But the beauty is also in the detail, such as the 'seedling swap' that takes place amongst employees in April, in which everyone gets together away from the work environment.

Cycle facilities are also geared up to encourage a healthy lifestyle. A map of London is pinned to one of the office walls, onto which people have stuck pins over the areas in which they live with the aim of finding cycling companions. One heroic figure, it was revealed, has been cycling a distance of 18 miles to work once a week. In fact, health and wellbeing are such a primary concern for Lend Lease that their plan extends to its employees diets. 'There's a big focus on fruit,' says Jonathan with a smile before Duncan reels off a sequence of fruit-related statistics: '62,000 fair trade bananas, 60,000 apples and pears and 3.6 tonnes of organic muesli each year - we provide all that.'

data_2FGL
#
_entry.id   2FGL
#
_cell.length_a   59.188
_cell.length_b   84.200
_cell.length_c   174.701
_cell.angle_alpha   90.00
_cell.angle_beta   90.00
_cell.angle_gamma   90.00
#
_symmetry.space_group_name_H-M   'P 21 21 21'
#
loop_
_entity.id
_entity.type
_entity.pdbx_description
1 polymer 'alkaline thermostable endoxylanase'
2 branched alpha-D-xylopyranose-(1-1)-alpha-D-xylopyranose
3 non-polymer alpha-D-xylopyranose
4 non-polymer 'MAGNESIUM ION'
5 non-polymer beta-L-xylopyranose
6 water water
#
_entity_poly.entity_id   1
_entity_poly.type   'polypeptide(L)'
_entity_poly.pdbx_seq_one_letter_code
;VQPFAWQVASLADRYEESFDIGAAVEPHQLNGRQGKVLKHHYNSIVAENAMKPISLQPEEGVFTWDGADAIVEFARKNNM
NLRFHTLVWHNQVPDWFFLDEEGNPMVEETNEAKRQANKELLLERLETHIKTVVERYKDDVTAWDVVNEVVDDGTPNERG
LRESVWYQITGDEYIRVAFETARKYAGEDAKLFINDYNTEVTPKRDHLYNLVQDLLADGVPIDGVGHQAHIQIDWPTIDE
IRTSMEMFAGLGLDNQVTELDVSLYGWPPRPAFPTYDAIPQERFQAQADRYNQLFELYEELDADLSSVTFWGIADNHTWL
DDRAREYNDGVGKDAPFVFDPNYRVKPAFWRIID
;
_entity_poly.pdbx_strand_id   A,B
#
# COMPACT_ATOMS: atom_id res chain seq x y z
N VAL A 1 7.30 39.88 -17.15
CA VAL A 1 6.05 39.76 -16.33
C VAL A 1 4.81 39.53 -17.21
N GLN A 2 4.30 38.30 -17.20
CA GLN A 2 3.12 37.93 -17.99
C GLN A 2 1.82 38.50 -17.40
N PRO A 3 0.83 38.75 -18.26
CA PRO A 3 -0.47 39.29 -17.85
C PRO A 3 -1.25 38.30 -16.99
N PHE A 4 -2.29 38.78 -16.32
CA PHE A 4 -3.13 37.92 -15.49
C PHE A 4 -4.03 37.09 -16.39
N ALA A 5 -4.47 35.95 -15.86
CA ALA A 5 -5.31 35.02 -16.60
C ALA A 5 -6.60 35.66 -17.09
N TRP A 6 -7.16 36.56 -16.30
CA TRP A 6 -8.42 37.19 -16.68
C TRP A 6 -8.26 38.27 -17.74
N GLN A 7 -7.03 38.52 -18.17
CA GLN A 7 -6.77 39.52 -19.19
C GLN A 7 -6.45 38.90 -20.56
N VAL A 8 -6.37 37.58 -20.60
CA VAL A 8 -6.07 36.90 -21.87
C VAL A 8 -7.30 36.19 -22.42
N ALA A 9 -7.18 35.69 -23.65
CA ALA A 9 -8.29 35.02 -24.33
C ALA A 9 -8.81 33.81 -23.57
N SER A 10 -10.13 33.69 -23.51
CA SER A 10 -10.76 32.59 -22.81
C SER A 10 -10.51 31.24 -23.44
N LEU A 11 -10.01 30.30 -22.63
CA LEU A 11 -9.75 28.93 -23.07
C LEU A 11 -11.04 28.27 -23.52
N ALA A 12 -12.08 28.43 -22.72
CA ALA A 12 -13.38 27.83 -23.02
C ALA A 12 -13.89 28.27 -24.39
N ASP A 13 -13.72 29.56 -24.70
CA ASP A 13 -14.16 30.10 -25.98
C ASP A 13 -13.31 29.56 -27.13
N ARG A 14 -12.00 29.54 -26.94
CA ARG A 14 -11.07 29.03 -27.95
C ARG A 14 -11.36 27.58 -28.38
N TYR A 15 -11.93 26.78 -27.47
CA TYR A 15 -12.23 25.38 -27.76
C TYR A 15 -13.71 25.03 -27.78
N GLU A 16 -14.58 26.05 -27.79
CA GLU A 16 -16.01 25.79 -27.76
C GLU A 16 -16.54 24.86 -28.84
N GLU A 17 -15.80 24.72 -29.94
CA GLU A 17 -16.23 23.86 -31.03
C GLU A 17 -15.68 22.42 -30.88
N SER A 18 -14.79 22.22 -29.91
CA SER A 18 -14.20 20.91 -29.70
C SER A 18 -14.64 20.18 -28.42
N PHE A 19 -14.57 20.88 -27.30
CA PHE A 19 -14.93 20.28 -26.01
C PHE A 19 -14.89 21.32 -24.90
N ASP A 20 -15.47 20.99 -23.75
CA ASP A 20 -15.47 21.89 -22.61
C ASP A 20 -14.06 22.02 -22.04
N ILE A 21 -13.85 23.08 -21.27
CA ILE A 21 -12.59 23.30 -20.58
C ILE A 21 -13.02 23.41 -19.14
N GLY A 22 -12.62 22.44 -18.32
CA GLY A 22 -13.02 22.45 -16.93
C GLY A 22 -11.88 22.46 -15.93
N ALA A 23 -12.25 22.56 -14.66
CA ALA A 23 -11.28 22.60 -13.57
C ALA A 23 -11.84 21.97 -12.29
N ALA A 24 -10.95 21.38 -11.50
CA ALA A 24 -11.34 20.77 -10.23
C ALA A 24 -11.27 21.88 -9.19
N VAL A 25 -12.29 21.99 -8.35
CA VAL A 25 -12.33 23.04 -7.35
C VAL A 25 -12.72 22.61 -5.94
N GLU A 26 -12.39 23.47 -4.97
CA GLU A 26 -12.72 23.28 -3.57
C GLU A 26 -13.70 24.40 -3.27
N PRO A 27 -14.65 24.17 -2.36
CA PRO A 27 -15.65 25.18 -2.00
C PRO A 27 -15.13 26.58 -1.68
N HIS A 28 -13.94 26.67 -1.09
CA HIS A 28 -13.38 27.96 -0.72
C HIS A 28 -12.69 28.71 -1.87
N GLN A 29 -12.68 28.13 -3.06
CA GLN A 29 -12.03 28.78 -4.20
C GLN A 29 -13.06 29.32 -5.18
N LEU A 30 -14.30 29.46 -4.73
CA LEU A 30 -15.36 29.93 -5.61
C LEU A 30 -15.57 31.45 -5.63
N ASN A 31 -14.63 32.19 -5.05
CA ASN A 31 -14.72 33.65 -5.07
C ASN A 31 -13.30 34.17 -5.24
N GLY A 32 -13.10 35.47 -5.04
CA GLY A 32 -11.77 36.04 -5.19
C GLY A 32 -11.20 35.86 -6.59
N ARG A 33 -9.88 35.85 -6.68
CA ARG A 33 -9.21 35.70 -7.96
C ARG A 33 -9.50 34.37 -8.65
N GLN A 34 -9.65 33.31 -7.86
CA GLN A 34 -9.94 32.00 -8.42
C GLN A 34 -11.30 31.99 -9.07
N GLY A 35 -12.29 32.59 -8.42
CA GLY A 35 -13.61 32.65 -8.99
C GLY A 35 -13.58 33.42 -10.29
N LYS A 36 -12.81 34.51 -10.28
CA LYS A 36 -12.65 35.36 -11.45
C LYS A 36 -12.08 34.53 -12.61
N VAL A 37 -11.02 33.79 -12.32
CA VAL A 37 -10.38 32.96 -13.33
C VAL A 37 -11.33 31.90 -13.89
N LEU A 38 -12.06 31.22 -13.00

As if on cue, a man carrying a bowl of muesli walks past us moments later. Indeed, the whole operation seems to be running like clockwork. But taking into consideration such limitations as budget constraints, will it be possible for all offices to go this way eventually? 'From a cynical point of view, we're spending more time at work than we ever have - they've got to go this way, because who wants to stay in a horrible little white box?' Jonathan suggests. It is, he claims, all about added value - in a nice environment people want to stick around, have coffee, share ideas and make things happen - and that's where the real productivity lies. 'The proof will be in the pudding when we do our own office space in twelve months!'

And while Duncan is reluctant to quantify its effects, he is certain of its positive impact. 'We know people are happier in this kind of environment and everyone talks about it. This really is a showcase for us... we want people to have a different experience when they come here.'